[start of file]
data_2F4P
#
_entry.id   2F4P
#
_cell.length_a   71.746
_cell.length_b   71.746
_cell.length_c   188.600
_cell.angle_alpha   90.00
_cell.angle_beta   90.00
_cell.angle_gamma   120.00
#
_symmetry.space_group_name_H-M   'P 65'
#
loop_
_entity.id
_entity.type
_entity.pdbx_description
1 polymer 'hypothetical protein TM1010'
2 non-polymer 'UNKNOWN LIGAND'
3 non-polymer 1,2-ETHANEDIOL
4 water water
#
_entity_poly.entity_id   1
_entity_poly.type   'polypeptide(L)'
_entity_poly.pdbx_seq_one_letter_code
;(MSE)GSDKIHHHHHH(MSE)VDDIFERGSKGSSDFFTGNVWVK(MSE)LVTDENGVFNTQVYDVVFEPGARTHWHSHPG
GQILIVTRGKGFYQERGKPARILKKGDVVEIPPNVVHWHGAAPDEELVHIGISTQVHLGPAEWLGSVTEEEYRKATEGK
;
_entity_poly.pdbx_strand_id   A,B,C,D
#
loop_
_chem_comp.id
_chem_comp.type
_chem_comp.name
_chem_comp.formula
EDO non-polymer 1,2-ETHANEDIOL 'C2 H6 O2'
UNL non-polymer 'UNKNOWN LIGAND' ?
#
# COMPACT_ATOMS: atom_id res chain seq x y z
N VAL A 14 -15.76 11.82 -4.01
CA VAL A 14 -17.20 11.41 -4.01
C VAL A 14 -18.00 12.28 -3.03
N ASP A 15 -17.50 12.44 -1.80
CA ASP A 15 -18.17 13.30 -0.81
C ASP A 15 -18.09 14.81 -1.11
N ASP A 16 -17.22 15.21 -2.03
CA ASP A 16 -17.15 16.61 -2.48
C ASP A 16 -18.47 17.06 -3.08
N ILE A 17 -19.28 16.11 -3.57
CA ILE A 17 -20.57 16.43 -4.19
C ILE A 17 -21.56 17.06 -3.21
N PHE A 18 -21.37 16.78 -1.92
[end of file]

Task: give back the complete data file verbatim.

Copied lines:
data_2F4P
#
_entry.id   2F4P
#
_cell.length_a   71.746
_cell.length_b   71.746
_cell.length_c   188.600
_cell.angle_alpha   90.00
_cell.angle_beta   90.00
_cell.angle_gamma   120.00
#
_symmetry.space_group_name_H-M   'P 65'
#
loop_
_entity.id
_entity.type
_entity.pdbx_description
1 polymer 'hypothetical protein TM1010'
2 non-polymer 'UNKNOWN LIGAND'
3 non-polymer 1,2-ETHANEDIOL
4 water water
#
_entity_poly.entity_id   1
_entity_poly.type   'polypeptide(L)'
_entity_poly.pdbx_seq_one_letter_code
;(MSE)GSDKIHHHHHH(MSE)VDDIFERGSKGSSDFFTGNVWVK(MSE)LVTDENGVFNTQVYDVVFEPGARTHWHSHPG
GQILIVTRGKGFYQERGKPARILKKGDVVEIPPNVVHWHGAAPDEELVHIGISTQVHLGPAEWLGSVTEEEYRKATEGK
;
_entity_poly.pdbx_strand_id   A,B,C,D
#
loop_
_chem_comp.id
_chem_comp.type
_chem_comp.name
_chem_comp.formula
EDO non-polymer 1,2-ETHANEDIOL 'C2 H6 O2'
UNL non-polymer 'UNKNOWN LIGAND' ?
#
# COMPACT_ATOMS: atom_id res chain seq x y z
N VAL A 14 -15.76 11.82 -4.01
CA VAL A 14 -17.20 11.41 -4.01
C VAL A 14 -18.00 12.28 -3.03
N ASP A 15 -17.50 12.44 -1.80
CA ASP A 15 -18.17 13.30 -0.81
C ASP A 15 -18.09 14.81 -1.11
N ASP A 16 -17.22 15.21 -2.03
CA ASP A 16 -17.15 16.61 -2.48
C ASP A 16 -18.47 17.06 -3.08
N ILE A 17 -19.28 16.11 -3.57
CA ILE A 17 -20.57 16.43 -4.19
C ILE A 17 -21.56 17.06 -3.21
N PHE A 18 -21.37 16.78 -1.92